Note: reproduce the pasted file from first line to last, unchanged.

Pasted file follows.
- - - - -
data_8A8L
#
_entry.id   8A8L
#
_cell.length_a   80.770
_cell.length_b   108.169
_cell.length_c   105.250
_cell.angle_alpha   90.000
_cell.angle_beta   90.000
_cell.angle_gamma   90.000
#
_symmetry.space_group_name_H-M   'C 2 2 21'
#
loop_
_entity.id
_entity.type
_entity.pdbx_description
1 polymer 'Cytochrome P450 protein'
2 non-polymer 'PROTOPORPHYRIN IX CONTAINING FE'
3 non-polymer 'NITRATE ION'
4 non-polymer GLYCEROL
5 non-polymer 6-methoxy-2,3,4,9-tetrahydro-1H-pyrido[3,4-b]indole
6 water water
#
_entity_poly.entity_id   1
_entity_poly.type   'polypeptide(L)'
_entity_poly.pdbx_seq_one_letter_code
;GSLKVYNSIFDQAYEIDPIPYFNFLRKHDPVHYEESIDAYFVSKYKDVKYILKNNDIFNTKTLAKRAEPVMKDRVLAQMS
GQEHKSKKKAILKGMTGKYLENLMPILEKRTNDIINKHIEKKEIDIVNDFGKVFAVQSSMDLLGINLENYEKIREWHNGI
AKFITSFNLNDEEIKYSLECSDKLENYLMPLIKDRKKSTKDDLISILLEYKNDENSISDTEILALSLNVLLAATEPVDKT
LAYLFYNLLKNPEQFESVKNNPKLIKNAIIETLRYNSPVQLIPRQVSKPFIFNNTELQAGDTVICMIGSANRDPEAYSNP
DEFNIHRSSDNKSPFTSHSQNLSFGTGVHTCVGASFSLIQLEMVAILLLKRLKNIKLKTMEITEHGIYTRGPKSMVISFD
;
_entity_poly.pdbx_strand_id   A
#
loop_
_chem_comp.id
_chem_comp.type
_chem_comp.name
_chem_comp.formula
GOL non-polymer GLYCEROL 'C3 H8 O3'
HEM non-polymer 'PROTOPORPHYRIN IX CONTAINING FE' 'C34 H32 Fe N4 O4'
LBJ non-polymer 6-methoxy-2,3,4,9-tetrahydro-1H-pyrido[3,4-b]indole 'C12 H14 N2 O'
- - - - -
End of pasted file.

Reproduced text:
data_8A8L
#
_entry.id   8A8L
#
_cell.length_a   80.770
_cell.length_b   108.169
_cell.length_c   105.250
_cell.angle_alpha   90.000
_cell.angle_beta   90.000
_cell.angle_gamma   90.000
#
_symmetry.space_group_name_H-M   'C 2 2 21'
#
loop_
_entity.id
_entity.type
_entity.pdbx_description
1 polymer 'Cytochrome P450 protein'
2 non-polymer 'PROTOPORPHYRIN IX CONTAINING FE'
3 non-polymer 'NITRATE ION'
4 non-polymer GLYCEROL
5 non-polymer 6-methoxy-2,3,4,9-tetrahydro-1H-pyrido[3,4-b]indole
6 water water
#
_entity_poly.entity_id   1
_entity_poly.type   'polypeptide(L)'
_entity_poly.pdbx_seq_one_letter_code
;GSLKVYNSIFDQAYEIDPIPYFNFLRKHDPVHYEESIDAYFVSKYKDVKYILKNNDIFNTKTLAKRAEPVMKDRVLAQMS
GQEHKSKKKAILKGMTGKYLENLMPILEKRTNDIINKHIEKKEIDIVNDFGKVFAVQSSMDLLGINLENYEKIREWHNGI
AKFITSFNLNDEEIKYSLECSDKLENYLMPLIKDRKKSTKDDLISILLEYKNDENSISDTEILALSLNVLLAATEPVDKT
LAYLFYNLLKNPEQFESVKNNPKLIKNAIIETLRYNSPVQLIPRQVSKPFIFNNTELQAGDTVICMIGSANRDPEAYSNP
DEFNIHRSSDNKSPFTSHSQNLSFGTGVHTCVGASFSLIQLEMVAILLLKRLKNIKLKTMEITEHGIYTRGPKSMVISFD
;
_entity_poly.pdbx_strand_id   A
#
loop_
_chem_comp.id
_chem_comp.type
_chem_comp.name
_chem_comp.formula
GOL non-polymer GLYCEROL 'C3 H8 O3'
HEM non-polymer 'PROTOPORPHYRIN IX CONTAINING FE' 'C34 H32 Fe N4 O4'
LBJ non-polymer 6-methoxy-2,3,4,9-tetrahydro-1H-pyrido[3,4-b]indole 'C12 H14 N2 O'